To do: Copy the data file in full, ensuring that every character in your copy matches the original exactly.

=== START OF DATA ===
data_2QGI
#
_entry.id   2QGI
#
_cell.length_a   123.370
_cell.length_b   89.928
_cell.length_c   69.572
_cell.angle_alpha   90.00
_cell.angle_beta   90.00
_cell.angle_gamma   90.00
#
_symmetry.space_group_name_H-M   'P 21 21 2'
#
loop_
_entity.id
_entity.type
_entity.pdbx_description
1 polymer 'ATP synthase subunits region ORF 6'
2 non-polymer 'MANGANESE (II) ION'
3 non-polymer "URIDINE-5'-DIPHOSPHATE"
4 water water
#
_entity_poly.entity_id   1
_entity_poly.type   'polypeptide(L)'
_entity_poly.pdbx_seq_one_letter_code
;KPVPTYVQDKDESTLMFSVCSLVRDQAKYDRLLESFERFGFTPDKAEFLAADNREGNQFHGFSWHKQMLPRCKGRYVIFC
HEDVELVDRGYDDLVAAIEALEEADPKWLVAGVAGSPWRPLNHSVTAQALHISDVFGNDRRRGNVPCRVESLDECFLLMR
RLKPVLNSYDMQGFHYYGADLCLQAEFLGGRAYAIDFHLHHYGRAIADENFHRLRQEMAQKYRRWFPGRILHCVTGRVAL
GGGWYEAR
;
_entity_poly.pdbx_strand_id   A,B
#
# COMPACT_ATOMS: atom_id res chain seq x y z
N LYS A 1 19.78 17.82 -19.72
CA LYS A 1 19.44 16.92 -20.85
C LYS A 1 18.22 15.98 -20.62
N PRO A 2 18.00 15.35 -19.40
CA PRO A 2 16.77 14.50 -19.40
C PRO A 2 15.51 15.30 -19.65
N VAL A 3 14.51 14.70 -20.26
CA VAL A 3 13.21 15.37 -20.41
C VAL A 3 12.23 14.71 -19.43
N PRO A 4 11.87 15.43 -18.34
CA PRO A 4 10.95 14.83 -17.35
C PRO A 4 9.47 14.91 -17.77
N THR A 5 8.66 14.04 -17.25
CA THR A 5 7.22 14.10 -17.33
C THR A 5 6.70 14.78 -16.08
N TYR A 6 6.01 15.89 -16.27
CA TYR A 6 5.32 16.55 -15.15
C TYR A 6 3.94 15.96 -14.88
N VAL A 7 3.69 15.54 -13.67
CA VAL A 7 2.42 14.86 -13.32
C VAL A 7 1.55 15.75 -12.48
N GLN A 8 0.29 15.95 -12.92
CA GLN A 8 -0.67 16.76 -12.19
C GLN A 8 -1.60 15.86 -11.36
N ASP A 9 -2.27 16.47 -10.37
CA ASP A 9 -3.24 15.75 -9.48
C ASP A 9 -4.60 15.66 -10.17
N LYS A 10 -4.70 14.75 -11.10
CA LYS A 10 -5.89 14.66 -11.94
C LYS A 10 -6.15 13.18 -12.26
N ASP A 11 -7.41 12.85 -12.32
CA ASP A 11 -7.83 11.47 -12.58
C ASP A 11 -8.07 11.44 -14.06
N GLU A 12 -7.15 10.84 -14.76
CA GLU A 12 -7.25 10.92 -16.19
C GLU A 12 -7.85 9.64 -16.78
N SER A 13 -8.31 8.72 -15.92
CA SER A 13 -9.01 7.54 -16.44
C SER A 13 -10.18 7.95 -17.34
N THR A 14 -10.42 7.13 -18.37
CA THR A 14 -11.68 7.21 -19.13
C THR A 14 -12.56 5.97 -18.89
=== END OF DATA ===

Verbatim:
data_2QGI
#
_entry.id   2QGI
#
_cell.length_a   123.370
_cell.length_b   89.928
_cell.length_c   69.572
_cell.angle_alpha   90.00
_cell.angle_beta   90.00
_cell.angle_gamma   90.00
#
_symmetry.space_group_name_H-M   'P 21 21 2'
#
loop_
_entity.id
_entity.type
_entity.pdbx_description
1 polymer 'ATP synthase subunits region ORF 6'
2 non-polymer 'MANGANESE (II) ION'
3 non-polymer "URIDINE-5'-DIPHOSPHATE"
4 water water
#
_entity_poly.entity_id   1
_entity_poly.type   'polypeptide(L)'
_entity_poly.pdbx_seq_one_letter_code
;KPVPTYVQDKDESTLMFSVCSLVRDQAKYDRLLESFERFGFTPDKAEFLAADNREGNQFHGFSWHKQMLPRCKGRYVIFC
HEDVELVDRGYDDLVAAIEALEEADPKWLVAGVAGSPWRPLNHSVTAQALHISDVFGNDRRRGNVPCRVESLDECFLLMR
RLKPVLNSYDMQGFHYYGADLCLQAEFLGGRAYAIDFHLHHYGRAIADENFHRLRQEMAQKYRRWFPGRILHCVTGRVAL
GGGWYEAR
;
_entity_poly.pdbx_strand_id   A,B
#
# COMPACT_ATOMS: atom_id res chain seq x y z
N LYS A 1 19.78 17.82 -19.72
CA LYS A 1 19.44 16.92 -20.85
C LYS A 1 18.22 15.98 -20.62
N PRO A 2 18.00 15.35 -19.40
CA PRO A 2 16.77 14.50 -19.40
C PRO A 2 15.51 15.30 -19.65
N VAL A 3 14.51 14.70 -20.26
CA VAL A 3 13.21 15.37 -20.41
C VAL A 3 12.23 14.71 -19.43
N PRO A 4 11.87 15.43 -18.34
CA PRO A 4 10.95 14.83 -17.35
C PRO A 4 9.47 14.91 -17.77
N THR A 5 8.66 14.04 -17.25
CA THR A 5 7.22 14.10 -17.33
C THR A 5 6.70 14.78 -16.08
N TYR A 6 6.01 15.89 -16.27
CA TYR A 6 5.32 16.55 -15.15
C TYR A 6 3.94 15.96 -14.88
N VAL A 7 3.69 15.54 -13.67
CA VAL A 7 2.42 14.86 -13.32
C VAL A 7 1.55 15.75 -12.48
N GLN A 8 0.29 15.95 -12.92
CA GLN A 8 -0.67 16.76 -12.19
C GLN A 8 -1.60 15.86 -11.36
N ASP A 9 -2.27 16.47 -10.37
CA ASP A 9 -3.24 15.75 -9.48
C ASP A 9 -4.60 15.66 -10.17
N LYS A 10 -4.70 14.75 -11.10
CA LYS A 10 -5.89 14.66 -11.94
C LYS A 10 -6.15 13.18 -12.26
N ASP A 11 -7.41 12.85 -12.32
CA ASP A 11 -7.83 11.47 -12.58
C ASP A 11 -8.07 11.44 -14.06
N GLU A 12 -7.15 10.84 -14.76
CA GLU A 12 -7.25 10.92 -16.19
C GLU A 12 -7.85 9.64 -16.78
N SER A 13 -8.31 8.72 -15.92
CA SER A 13 -9.01 7.54 -16.44
C SER A 13 -10.18 7.95 -17.34
N THR A 14 -10.42 7.13 -18.37
CA THR A 14 -11.68 7.21 -19.13
C THR A 14 -12.56 5.97 -18.89